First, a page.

Doctors: Say 'goodbye' to problem patients

Sometimes the only answer is for doctors to dismiss a problem patient.

While some doctors may be reluctant to do so, there are times when it’s necessary to dismiss a patient from a practice.

A patient may be abusive to physicians or staff, fail to comply with recommended treatment plans or vaccination schedules, or repeatedly fail to keep appointments, according to a report in Physicians Practice.

Try to resolve issues—but if that doesn’t happen, physicians can ask patients to leave, says Rebecca Fox, M.D., a pediatrician at FoxCare Integrative Pediatrics in Virginia, in a related Physicians Practice article. "If it's one bad day, we all have bad days. If it becomes a pattern of bad behavior, at that point, you need to say goodbye," Fox told the publication.  

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Have a process in place for dismissing problem patients and follow it, healthcare attorney Rodney Adams of LeClairRyan in Richmond, Virginia, tells the publication. He advises sending a certified letter giving patients 30 days to find a new physician. During the transition, you must provide emergency and urgent care.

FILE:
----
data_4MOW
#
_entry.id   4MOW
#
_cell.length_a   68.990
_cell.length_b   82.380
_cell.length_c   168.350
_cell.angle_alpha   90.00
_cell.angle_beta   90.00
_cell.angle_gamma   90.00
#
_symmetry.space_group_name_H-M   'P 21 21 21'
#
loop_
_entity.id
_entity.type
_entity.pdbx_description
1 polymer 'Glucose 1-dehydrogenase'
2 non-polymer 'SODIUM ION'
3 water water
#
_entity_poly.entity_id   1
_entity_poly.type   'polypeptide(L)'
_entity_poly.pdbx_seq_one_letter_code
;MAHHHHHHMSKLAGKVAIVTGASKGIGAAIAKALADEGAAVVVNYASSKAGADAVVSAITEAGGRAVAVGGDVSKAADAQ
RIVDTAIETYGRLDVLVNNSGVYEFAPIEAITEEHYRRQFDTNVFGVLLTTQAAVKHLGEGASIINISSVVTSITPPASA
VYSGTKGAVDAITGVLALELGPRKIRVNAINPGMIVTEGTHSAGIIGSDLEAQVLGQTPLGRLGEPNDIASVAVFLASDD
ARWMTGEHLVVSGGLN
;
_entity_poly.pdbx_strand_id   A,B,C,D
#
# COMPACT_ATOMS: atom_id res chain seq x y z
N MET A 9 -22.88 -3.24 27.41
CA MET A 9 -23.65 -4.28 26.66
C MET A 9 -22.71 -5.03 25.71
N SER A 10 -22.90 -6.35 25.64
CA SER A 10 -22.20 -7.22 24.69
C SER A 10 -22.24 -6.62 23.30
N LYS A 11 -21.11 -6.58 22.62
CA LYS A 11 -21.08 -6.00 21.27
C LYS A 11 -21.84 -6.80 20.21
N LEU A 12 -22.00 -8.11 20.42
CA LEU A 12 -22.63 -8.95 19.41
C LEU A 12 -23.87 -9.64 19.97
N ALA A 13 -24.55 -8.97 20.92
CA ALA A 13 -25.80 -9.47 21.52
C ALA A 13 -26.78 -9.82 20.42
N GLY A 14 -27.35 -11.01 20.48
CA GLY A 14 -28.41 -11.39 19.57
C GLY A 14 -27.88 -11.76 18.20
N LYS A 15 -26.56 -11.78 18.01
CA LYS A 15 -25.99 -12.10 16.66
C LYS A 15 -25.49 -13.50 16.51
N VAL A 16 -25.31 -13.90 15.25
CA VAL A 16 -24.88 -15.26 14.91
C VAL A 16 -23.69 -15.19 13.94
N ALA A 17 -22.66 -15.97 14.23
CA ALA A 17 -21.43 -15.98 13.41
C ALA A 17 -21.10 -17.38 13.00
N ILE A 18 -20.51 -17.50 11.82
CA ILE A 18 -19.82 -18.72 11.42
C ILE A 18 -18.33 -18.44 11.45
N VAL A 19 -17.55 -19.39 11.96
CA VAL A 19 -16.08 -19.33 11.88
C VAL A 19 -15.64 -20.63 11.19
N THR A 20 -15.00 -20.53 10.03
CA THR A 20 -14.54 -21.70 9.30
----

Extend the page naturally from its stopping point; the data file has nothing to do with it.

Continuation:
RELATED: There's a right way to terminate your relationship with a patient

It can be possible to make the physician-patient relationship work by looking for and trying to resolve the root cause of the problems, FiercePracticeManagement has reported. Jennifer Frank, M.D., a family physician in Wisconsin, says she will sometimes ask a neutral colleague for advice before dismissing a patient to see if there is a way to resolve the problem.

But if you do decide to break ties with a patient, be sure to document. Tell the patient in writing that he or she is being discharged from your practice and include an effective date. Usually, you give patients a 30-day notice, but it can be longer if you practice in a specialty or an area where it may take the patient longer to find another doctor.

You don't have to—and probably should not—recommend another provider.

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